The Ups and Downs of Zoos

The Ups and Downs of Zoos

Many people have memories from a young age of going to the zoo, seeing favorite animals in real life instead of being stuffed on a bed.   What many don’t think about is how those animals are being held in captivity for visitors’ entertainment. 

According to Petkeen, out of all animals held by the World Association of Zoos and Aquariums, 75% of them have been abused. Not all zoos, however, are terrible.

Many zoos mainly promote their eco friendliness and help with endangered species. For example, The San Diego Zoo is very big on preserving many different ecosystems and communities for animals that need it. They have brought over 40 endangered species into their native habitats across six continents. 

The Cincinnati Zoo is another zoo that is very safe to their animals. They have many conservation programs for Saving Species, Plant for Pollinators, Go Green and Research of Endangered Wildlife. They have a center for Conservation and Research of Endangered Wildlife (CREW). Their approach includes research, propagation, education, and public engagement to save targeted plants and animals.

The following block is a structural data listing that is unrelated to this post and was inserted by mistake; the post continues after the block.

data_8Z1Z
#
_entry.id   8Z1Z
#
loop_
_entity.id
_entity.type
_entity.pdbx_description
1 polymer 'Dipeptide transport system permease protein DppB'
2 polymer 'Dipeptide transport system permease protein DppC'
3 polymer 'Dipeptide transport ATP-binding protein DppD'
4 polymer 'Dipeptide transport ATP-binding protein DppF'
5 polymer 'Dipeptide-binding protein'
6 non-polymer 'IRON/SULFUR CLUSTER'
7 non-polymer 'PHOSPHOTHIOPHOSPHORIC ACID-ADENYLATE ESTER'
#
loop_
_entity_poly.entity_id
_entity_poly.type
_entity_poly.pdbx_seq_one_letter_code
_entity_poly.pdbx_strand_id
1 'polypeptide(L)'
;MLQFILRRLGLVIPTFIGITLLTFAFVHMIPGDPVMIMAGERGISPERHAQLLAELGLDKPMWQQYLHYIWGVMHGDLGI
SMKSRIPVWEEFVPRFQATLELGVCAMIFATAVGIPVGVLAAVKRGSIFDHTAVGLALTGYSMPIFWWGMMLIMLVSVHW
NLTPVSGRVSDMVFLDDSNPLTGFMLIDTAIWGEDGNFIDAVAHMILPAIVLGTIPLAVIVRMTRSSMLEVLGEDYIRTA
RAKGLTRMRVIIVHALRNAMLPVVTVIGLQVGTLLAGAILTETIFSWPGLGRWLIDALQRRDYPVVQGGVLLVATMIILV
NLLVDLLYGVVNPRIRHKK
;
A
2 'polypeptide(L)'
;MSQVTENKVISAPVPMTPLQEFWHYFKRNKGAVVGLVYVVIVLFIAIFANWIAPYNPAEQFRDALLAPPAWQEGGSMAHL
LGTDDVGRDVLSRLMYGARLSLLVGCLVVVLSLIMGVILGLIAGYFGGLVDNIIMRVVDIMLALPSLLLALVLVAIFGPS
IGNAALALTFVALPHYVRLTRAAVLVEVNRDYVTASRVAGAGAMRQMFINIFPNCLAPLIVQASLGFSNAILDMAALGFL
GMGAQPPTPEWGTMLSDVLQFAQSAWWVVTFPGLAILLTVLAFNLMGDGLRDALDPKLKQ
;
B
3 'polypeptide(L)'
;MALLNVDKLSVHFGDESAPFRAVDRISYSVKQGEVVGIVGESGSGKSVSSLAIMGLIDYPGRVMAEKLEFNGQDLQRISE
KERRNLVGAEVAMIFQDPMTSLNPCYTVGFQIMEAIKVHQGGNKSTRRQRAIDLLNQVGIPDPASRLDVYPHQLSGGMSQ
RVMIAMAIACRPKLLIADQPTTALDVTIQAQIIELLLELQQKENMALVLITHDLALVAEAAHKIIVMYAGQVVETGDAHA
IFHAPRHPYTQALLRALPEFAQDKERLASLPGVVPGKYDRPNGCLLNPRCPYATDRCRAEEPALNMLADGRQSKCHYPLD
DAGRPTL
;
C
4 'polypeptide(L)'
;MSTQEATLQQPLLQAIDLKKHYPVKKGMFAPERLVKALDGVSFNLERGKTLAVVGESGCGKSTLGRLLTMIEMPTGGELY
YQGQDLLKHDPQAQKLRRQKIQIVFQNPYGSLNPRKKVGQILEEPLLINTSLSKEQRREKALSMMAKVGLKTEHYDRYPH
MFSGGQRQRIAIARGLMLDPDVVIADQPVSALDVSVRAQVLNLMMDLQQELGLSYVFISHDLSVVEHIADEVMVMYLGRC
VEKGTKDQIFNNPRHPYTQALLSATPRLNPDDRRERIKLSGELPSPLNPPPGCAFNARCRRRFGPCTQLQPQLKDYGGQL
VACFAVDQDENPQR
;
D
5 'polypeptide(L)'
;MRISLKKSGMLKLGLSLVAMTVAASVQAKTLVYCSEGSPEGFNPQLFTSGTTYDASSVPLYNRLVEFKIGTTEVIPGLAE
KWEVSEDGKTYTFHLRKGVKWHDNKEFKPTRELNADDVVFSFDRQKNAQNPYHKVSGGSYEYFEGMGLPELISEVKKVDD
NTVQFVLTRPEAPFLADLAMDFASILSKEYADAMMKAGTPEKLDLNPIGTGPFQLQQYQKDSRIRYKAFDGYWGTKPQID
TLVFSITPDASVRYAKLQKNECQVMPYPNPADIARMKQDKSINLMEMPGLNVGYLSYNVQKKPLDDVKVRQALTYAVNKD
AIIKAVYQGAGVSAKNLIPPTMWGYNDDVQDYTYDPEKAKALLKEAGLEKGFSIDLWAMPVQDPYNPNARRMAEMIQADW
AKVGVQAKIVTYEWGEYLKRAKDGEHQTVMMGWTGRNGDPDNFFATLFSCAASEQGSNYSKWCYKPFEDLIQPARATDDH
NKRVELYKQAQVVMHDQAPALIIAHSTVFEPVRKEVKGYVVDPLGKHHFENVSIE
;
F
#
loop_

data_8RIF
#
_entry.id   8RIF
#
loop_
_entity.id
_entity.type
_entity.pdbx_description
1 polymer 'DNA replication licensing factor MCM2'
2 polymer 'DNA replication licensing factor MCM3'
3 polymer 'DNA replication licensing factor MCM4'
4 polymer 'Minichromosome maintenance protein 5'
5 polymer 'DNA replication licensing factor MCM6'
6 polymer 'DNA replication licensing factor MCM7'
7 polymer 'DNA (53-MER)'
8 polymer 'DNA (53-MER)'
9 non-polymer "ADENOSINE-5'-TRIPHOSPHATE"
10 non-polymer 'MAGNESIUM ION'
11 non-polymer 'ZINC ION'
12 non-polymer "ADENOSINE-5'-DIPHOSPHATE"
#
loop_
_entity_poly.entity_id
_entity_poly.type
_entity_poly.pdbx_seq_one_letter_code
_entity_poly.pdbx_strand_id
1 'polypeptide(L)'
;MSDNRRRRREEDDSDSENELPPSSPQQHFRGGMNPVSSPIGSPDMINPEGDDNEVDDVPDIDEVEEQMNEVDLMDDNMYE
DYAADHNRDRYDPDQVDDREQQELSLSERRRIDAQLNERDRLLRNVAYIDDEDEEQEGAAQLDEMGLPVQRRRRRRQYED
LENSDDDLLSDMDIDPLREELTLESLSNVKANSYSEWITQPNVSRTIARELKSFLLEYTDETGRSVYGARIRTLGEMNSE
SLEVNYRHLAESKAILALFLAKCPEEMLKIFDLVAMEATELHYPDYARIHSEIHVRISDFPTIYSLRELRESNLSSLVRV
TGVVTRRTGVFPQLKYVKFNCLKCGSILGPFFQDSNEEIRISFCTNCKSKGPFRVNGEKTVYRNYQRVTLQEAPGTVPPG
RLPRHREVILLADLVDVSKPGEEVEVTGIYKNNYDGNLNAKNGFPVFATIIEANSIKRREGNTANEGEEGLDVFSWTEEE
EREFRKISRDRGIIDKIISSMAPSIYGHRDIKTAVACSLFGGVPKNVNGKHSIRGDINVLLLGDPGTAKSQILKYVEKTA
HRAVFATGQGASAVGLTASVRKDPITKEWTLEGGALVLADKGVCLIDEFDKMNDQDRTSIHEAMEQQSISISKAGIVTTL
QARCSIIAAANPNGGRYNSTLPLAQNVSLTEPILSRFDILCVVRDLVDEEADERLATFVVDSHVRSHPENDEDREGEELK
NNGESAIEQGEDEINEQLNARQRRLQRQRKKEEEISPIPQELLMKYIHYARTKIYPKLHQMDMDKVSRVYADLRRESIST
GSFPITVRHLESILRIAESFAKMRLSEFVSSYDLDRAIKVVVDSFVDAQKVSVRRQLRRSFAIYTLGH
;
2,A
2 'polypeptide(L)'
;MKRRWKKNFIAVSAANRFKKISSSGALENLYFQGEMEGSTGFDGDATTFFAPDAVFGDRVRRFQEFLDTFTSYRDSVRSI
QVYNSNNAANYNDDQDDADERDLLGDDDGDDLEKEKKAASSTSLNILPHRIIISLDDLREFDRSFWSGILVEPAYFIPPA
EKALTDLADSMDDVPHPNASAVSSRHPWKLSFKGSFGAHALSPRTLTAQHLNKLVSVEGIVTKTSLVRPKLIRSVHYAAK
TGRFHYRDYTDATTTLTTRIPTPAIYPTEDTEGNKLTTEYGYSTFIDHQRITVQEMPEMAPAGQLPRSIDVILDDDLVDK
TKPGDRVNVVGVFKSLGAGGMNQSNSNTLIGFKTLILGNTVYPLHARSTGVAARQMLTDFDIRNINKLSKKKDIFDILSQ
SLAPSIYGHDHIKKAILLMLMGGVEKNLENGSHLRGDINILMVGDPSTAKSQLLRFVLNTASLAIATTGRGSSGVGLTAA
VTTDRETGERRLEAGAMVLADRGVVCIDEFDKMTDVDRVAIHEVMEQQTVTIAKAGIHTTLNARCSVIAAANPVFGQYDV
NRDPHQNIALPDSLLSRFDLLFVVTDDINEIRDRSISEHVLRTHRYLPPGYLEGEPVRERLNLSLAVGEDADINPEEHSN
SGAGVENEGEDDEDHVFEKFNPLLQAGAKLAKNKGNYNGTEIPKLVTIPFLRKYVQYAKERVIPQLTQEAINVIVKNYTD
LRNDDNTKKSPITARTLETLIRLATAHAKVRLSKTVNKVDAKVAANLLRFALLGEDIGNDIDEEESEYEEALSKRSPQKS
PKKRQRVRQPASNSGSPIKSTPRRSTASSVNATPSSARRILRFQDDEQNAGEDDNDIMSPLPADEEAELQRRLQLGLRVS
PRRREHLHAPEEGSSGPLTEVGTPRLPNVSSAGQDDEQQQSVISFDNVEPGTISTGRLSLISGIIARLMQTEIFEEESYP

There are some local places that have had some issues.

Waccatee Zoo in Myrtle Beach was permanently closed in September due to being fined by People for the Ethical Treatment of Animals (PETA). Allegedly, there were more than 400 lions, ring-tailed lemurs, and other animals in cruel conditions. They were not provided  enough veterinary care and space.

Another example is Barefoot Landing’s T.I.G.E.R.S. Preservation Station. Many tiger cubs, chimpanzees and lemurs are forced to take pictures with tourists for heartless money making opportunities. They have been fined by federal authorities time and time again for violating AWA policies by not providing adequate veterinary care, sufficient space, protection from storms, and clean water.

Zoos will forever be a memorable experience for any age, but our society needs to advocate for natural habitats and proficient care.